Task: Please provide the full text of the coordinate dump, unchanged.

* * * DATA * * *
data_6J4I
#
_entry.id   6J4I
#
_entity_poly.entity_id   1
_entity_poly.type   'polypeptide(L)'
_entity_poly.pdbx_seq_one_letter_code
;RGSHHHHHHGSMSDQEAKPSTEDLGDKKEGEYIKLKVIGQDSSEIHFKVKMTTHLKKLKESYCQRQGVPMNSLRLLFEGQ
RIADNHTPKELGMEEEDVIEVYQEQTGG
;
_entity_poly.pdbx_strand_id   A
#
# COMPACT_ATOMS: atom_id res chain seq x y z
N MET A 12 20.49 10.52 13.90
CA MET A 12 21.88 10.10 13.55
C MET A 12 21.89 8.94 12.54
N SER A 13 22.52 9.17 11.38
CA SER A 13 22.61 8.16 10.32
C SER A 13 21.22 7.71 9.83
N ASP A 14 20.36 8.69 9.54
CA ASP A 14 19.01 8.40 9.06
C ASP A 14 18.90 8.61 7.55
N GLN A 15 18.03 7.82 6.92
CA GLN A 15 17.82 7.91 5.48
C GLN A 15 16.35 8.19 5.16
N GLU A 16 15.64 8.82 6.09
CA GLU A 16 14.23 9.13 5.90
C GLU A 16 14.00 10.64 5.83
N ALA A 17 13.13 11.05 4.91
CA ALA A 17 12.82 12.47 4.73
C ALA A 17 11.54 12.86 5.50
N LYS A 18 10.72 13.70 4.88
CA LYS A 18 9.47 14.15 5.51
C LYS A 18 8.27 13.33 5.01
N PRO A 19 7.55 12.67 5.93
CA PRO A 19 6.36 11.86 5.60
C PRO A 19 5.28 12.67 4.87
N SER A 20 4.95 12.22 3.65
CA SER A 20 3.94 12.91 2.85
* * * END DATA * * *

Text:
data_6J4I
#
_entry.id   6J4I
#
_entity_poly.entity_id   1
_entity_poly.type   'polypeptide(L)'
_entity_poly.pdbx_seq_one_letter_code
;RGSHHHHHHGSMSDQEAKPSTEDLGDKKEGEYIKLKVIGQDSSEIHFKVKMTTHLKKLKESYCQRQGVPMNSLRLLFEGQ
RIADNHTPKELGMEEEDVIEVYQEQTGG
;
_entity_poly.pdbx_strand_id   A
#
# COMPACT_ATOMS: atom_id res chain seq x y z
N MET A 12 20.49 10.52 13.90
CA MET A 12 21.88 10.10 13.55
C MET A 12 21.89 8.94 12.54
N SER A 13 22.52 9.17 11.38
CA SER A 13 22.61 8.16 10.32
C SER A 13 21.22 7.71 9.83
N ASP A 14 20.36 8.69 9.54
CA ASP A 14 19.01 8.40 9.06
C ASP A 14 18.90 8.61 7.55
N GLN A 15 18.03 7.82 6.92
CA GLN A 15 17.82 7.91 5.48
C GLN A 15 16.35 8.19 5.16
N GLU A 16 15.64 8.82 6.09
CA GLU A 16 14.23 9.13 5.90
C GLU A 16 14.00 10.64 5.83
N ALA A 17 13.13 11.05 4.91
CA ALA A 17 12.82 12.47 4.73
C ALA A 17 11.54 12.86 5.50
N LYS A 18 10.72 13.70 4.88
CA LYS A 18 9.47 14.15 5.51
C LYS A 18 8.27 13.33 5.01
N PRO A 19 7.55 12.67 5.93
CA PRO A 19 6.36 11.86 5.60
C PRO A 19 5.28 12.67 4.87
N SER A 20 4.95 12.22 3.65
CA SER A 20 3.94 12.91 2.85